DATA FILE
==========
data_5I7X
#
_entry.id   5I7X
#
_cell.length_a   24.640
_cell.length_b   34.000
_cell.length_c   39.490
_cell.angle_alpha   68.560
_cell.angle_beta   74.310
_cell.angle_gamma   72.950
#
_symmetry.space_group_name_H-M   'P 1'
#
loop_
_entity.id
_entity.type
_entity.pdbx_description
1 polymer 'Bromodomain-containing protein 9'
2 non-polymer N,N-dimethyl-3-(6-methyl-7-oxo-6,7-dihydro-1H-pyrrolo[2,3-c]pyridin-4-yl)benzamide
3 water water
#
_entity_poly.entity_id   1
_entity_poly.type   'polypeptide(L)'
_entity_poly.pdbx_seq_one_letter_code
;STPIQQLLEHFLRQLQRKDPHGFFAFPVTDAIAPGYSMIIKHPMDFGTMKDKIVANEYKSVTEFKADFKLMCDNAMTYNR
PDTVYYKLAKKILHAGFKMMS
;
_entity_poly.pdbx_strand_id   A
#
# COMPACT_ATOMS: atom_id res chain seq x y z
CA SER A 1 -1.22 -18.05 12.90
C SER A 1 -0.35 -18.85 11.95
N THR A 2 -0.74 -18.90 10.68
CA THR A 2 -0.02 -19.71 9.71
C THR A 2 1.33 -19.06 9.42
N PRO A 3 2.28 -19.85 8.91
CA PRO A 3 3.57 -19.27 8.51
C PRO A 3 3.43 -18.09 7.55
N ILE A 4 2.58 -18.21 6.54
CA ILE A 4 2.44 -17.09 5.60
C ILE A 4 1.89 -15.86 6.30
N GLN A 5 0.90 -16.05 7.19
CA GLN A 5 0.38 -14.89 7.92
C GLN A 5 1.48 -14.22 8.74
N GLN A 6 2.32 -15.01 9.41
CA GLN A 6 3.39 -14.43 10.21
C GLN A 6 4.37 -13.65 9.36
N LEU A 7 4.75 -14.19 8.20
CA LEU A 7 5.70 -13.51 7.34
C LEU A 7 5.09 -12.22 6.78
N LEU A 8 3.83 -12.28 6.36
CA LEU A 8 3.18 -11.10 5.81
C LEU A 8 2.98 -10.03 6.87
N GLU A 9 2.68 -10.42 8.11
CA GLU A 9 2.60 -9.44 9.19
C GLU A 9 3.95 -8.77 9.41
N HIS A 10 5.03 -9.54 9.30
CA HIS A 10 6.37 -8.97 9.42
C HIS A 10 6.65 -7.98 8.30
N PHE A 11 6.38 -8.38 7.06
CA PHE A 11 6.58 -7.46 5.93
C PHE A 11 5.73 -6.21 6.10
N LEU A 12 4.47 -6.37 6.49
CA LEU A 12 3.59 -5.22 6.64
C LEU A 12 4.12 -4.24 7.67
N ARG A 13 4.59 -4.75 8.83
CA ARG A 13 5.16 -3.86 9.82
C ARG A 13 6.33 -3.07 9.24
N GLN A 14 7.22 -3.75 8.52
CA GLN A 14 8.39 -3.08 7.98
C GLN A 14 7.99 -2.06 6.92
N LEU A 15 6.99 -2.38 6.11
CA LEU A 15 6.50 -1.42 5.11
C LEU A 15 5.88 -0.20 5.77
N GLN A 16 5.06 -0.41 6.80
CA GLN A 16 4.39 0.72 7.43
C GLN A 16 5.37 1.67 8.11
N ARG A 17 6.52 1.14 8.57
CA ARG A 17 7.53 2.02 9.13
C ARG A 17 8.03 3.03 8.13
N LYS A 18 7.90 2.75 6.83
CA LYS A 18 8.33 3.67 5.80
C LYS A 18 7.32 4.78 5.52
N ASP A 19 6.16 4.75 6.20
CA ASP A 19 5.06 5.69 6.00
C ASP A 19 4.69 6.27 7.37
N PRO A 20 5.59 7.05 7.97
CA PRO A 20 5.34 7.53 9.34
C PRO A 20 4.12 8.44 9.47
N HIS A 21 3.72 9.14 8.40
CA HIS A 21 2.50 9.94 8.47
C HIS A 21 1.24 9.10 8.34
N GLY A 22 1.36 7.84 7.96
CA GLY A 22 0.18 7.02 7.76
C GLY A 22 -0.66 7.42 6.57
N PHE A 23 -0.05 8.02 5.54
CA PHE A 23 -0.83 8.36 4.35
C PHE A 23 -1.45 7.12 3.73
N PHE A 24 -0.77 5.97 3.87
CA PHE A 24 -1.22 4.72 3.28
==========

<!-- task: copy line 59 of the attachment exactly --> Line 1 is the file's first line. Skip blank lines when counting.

C HIS A 10 6.65 -7.98 8.30